As boating season reaches full swing, many boaters will read news articles highlighting the injuries and fatalities of fellow outdoor enthusiasts. Safety on the water is paramount for all aboard. Increasing security when enjoying a day on the water doesn't require lots of updated equipment, but some common sense and practical knowledge always helps. Below is some information geared to help ensure more boaters don't become a headline.

First, all boaters should take boating safety courses, which are offered throughout the US for all types of boaters. Through these courses, boaters can learn about many aspects of safety, from boat handling to reading the weather. Since many accidents occur from operator error, knowing the rules of the water can help cut the chances of an accident. Also, boat owners should undergo a vessel safety check on an annual basis. This ensures a boat meets minimum safety standards and has all the necessary equipment to save lives and call for help in an emergency. Safety checks take place at the boat, can be scheduled at the owner's convenience and only take about 30-45 minutes.

Another important rule boaters must follow, is to always wear a life jacket when underway. It can be tempting to boat without one, especially when it's a beautiful day, but many accidents happen too fast for boaters to grab their life jacket in time. Many modern life jackets come in a variety of colors, shapes, materials and sizes, so everyone can find the perfect fit. Boat owners should research USCG requirements and life jackets in general before making a purchase.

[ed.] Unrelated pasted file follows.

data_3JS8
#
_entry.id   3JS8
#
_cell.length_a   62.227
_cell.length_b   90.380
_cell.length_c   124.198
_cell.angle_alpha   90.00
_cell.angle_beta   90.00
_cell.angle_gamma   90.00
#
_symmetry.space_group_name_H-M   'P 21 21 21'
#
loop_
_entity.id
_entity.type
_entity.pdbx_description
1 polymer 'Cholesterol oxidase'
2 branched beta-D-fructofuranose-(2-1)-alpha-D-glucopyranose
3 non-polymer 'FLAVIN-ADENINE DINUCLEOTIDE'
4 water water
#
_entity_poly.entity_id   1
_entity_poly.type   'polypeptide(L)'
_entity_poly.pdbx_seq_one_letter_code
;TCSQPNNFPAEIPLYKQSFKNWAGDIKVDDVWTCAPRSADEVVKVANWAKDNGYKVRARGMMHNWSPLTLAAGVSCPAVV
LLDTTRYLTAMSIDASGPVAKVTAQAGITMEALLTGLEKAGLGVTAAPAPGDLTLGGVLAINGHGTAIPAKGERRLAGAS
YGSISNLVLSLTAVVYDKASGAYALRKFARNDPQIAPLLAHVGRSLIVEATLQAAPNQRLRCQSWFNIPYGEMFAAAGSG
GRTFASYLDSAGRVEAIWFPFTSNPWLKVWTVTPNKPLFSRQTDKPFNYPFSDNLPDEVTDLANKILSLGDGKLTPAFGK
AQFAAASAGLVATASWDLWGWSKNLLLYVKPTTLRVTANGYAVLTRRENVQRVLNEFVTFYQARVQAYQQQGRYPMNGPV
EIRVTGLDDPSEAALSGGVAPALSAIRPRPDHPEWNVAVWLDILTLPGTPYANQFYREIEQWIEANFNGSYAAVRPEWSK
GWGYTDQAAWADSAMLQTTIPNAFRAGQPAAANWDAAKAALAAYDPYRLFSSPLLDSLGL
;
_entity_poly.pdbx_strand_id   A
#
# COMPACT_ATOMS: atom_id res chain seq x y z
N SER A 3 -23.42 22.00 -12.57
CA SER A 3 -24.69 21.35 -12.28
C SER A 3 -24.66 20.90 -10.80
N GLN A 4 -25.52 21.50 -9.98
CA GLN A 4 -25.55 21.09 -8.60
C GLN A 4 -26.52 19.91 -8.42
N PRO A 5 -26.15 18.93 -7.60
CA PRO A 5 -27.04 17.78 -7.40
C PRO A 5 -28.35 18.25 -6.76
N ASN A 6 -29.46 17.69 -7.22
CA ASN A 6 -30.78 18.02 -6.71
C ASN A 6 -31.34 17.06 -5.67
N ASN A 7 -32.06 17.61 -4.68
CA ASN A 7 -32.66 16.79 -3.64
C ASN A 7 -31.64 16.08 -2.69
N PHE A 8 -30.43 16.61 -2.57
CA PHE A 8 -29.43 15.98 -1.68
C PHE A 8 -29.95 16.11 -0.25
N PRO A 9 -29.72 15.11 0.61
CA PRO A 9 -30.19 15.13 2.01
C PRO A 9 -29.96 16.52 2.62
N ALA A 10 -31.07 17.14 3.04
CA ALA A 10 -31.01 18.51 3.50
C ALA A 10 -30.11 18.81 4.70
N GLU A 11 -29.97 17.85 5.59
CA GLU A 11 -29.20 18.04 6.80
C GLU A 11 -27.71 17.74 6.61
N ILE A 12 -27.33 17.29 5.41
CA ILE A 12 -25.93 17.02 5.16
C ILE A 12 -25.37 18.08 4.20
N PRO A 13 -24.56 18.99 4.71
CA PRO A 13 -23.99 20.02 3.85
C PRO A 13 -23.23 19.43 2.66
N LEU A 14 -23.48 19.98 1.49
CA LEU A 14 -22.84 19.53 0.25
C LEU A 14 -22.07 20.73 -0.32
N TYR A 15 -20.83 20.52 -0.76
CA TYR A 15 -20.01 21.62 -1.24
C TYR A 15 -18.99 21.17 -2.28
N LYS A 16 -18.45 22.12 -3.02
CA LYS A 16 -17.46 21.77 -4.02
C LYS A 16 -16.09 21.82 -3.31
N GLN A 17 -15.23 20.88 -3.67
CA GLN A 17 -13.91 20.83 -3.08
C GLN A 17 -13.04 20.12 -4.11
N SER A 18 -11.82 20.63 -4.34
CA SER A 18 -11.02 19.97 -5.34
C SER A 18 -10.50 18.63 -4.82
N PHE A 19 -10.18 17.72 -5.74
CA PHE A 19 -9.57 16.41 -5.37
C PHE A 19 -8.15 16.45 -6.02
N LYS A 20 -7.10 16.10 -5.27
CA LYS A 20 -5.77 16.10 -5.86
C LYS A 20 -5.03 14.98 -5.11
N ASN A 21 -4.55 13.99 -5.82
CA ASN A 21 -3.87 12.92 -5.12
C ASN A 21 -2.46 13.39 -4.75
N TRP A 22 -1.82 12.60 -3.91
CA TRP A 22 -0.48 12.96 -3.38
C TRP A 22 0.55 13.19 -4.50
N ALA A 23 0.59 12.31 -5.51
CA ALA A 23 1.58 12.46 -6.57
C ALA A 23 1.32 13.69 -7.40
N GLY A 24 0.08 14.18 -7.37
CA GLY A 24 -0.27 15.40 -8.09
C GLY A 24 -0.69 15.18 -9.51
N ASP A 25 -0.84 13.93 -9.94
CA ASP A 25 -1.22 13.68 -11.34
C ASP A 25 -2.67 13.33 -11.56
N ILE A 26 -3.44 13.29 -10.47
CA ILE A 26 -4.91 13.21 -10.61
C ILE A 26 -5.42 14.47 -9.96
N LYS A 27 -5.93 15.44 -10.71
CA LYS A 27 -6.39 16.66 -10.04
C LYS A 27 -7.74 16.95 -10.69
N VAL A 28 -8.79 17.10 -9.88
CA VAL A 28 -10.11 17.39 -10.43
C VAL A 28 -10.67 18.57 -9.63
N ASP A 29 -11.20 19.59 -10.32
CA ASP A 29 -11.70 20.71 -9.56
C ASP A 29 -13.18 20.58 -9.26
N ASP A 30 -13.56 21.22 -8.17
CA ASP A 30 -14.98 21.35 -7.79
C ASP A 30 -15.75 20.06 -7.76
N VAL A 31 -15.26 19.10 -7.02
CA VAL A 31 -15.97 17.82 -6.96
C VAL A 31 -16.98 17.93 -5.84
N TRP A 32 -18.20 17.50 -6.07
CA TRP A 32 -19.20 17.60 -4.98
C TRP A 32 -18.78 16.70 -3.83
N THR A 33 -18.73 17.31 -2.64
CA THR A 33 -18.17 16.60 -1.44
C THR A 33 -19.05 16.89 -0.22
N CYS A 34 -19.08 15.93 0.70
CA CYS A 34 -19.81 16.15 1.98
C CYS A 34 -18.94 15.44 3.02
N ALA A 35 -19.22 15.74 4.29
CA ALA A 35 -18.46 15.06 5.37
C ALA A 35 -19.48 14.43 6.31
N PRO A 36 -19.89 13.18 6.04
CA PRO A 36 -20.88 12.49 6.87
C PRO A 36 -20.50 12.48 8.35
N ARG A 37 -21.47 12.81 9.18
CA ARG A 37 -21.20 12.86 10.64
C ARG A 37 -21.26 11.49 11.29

No accident is planned for, but a float plan can help during dangerous situations. Since there are so many facts that need to be remembered, it's important to write them down so rescue personnel can find a boat more easily. Float plans are essential for all types of boats, from a small kayak to a 60' yacht. A specific member of the crew should be assigned the responsibilities of preparing the form and filing it.

Lastly, many unfortunate accidents occur when owners and their guests go swimming off the boat and end up drowning for a variety of reasons. To help in these situations, Soft Lines offers its Personal Boat Safety Lines. They can be used on all sailboats, powerboats or other watercraft. Offered in two styles, one has a stainless steel spring hook to attach to a life vest, the other has a slip leash end to slip around a person's wrist or waist. It is then set in place with an adjustable snugger. These safety lines can also be used on the beach to ensure kids or amateur swimmers don't go out too far.

Boating is a great way to spend time outdoors with friends and family, but it's even better when all boaters are safe. Practical knowledge and preparedness can help ensure a smooth cruising adventure for all.

Tom Gazdik